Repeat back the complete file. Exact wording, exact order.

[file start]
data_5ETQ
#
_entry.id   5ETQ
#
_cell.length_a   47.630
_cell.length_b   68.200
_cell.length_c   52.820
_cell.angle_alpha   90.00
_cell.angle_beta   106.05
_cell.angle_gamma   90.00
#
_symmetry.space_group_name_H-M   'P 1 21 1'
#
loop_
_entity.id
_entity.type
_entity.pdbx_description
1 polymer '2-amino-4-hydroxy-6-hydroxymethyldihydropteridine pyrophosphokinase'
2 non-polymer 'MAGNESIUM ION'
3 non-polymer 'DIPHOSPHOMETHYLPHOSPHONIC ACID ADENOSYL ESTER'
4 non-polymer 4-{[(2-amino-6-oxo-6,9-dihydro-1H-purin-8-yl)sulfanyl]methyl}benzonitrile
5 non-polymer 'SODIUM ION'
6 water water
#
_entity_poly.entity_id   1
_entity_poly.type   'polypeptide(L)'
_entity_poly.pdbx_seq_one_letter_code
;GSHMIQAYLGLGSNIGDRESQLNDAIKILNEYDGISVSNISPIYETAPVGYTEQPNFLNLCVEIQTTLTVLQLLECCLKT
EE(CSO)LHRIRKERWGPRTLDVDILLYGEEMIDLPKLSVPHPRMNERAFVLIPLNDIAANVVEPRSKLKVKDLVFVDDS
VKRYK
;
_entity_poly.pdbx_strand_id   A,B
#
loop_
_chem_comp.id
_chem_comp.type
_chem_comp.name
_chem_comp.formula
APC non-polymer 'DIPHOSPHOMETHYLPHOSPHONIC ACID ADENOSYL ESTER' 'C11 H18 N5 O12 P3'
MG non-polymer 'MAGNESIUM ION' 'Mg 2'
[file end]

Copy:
data_5ETQ
#
_entry.id   5ETQ
#
_cell.length_a   47.630
_cell.length_b   68.200
_cell.length_c   52.820
_cell.angle_alpha   90.00
_cell.angle_beta   106.05
_cell.angle_gamma   90.00
#
_symmetry.space_group_name_H-M   'P 1 21 1'
#
loop_
_entity.id
_entity.type
_entity.pdbx_description
1 polymer '2-amino-4-hydroxy-6-hydroxymethyldihydropteridine pyrophosphokinase'
2 non-polymer 'MAGNESIUM ION'
3 non-polymer 'DIPHOSPHOMETHYLPHOSPHONIC ACID ADENOSYL ESTER'
4 non-polymer 4-{[(2-amino-6-oxo-6,9-dihydro-1H-purin-8-yl)sulfanyl]methyl}benzonitrile
5 non-polymer 'SODIUM ION'
6 water water
#
_entity_poly.entity_id   1
_entity_poly.type   'polypeptide(L)'
_entity_poly.pdbx_seq_one_letter_code
;GSHMIQAYLGLGSNIGDRESQLNDAIKILNEYDGISVSNISPIYETAPVGYTEQPNFLNLCVEIQTTLTVLQLLECCLKT
EE(CSO)LHRIRKERWGPRTLDVDILLYGEEMIDLPKLSVPHPRMNERAFVLIPLNDIAANVVEPRSKLKVKDLVFVDDS
VKRYK
;
_entity_poly.pdbx_strand_id   A,B
#
loop_
_chem_comp.id
_chem_comp.type
_chem_comp.name
_chem_comp.formula
APC non-polymer 'DIPHOSPHOMETHYLPHOSPHONIC ACID ADENOSYL ESTER' 'C11 H18 N5 O12 P3'
MG non-polymer 'MAGNESIUM ION' 'Mg 2'